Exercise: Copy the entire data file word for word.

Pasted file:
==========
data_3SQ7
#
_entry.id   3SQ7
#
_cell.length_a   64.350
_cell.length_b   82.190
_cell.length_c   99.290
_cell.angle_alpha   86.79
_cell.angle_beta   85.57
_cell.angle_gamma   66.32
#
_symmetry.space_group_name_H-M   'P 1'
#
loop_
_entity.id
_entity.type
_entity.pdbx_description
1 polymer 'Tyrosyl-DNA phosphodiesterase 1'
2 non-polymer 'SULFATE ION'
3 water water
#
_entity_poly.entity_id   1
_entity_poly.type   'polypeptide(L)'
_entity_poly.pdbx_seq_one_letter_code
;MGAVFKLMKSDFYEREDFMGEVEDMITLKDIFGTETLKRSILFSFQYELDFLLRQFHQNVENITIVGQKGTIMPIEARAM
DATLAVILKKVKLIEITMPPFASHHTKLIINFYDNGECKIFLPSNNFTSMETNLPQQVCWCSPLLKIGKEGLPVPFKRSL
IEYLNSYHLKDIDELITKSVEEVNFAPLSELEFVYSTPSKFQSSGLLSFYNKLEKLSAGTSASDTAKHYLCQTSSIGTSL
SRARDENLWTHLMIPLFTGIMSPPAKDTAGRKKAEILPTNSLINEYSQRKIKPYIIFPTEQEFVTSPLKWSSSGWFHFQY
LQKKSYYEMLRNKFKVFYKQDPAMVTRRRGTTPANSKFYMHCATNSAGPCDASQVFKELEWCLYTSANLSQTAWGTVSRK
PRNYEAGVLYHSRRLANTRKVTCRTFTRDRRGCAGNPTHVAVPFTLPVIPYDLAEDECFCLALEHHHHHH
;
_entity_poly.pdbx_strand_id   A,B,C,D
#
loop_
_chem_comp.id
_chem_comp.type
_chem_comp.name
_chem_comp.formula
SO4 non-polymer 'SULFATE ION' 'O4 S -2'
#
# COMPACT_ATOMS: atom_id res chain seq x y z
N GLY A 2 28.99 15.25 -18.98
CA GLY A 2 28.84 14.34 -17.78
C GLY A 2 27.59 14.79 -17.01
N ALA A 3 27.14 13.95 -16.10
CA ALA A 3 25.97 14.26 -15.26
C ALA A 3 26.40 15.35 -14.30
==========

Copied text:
data_3SQ7
#
_entry.id   3SQ7
#
_cell.length_a   64.350
_cell.length_b   82.190
_cell.length_c   99.290
_cell.angle_alpha   86.79
_cell.angle_beta   85.57
_cell.angle_gamma   66.32
#
_symmetry.space_group_name_H-M   'P 1'
#
loop_
_entity.id
_entity.type
_entity.pdbx_description
1 polymer 'Tyrosyl-DNA phosphodiesterase 1'
2 non-polymer 'SULFATE ION'
3 water water
#
_entity_poly.entity_id   1
_entity_poly.type   'polypeptide(L)'
_entity_poly.pdbx_seq_one_letter_code
;MGAVFKLMKSDFYEREDFMGEVEDMITLKDIFGTETLKRSILFSFQYELDFLLRQFHQNVENITIVGQKGTIMPIEARAM
DATLAVILKKVKLIEITMPPFASHHTKLIINFYDNGECKIFLPSNNFTSMETNLPQQVCWCSPLLKIGKEGLPVPFKRSL
IEYLNSYHLKDIDELITKSVEEVNFAPLSELEFVYSTPSKFQSSGLLSFYNKLEKLSAGTSASDTAKHYLCQTSSIGTSL
SRARDENLWTHLMIPLFTGIMSPPAKDTAGRKKAEILPTNSLINEYSQRKIKPYIIFPTEQEFVTSPLKWSSSGWFHFQY
LQKKSYYEMLRNKFKVFYKQDPAMVTRRRGTTPANSKFYMHCATNSAGPCDASQVFKELEWCLYTSANLSQTAWGTVSRK
PRNYEAGVLYHSRRLANTRKVTCRTFTRDRRGCAGNPTHVAVPFTLPVIPYDLAEDECFCLALEHHHHHH
;
_entity_poly.pdbx_strand_id   A,B,C,D
#
loop_
_chem_comp.id
_chem_comp.type
_chem_comp.name
_chem_comp.formula
SO4 non-polymer 'SULFATE ION' 'O4 S -2'
#
# COMPACT_ATOMS: atom_id res chain seq x y z
N GLY A 2 28.99 15.25 -18.98
CA GLY A 2 28.84 14.34 -17.78
C GLY A 2 27.59 14.79 -17.01
N ALA A 3 27.14 13.95 -16.10
CA ALA A 3 25.97 14.26 -15.26
C ALA A 3 26.40 15.35 -14.30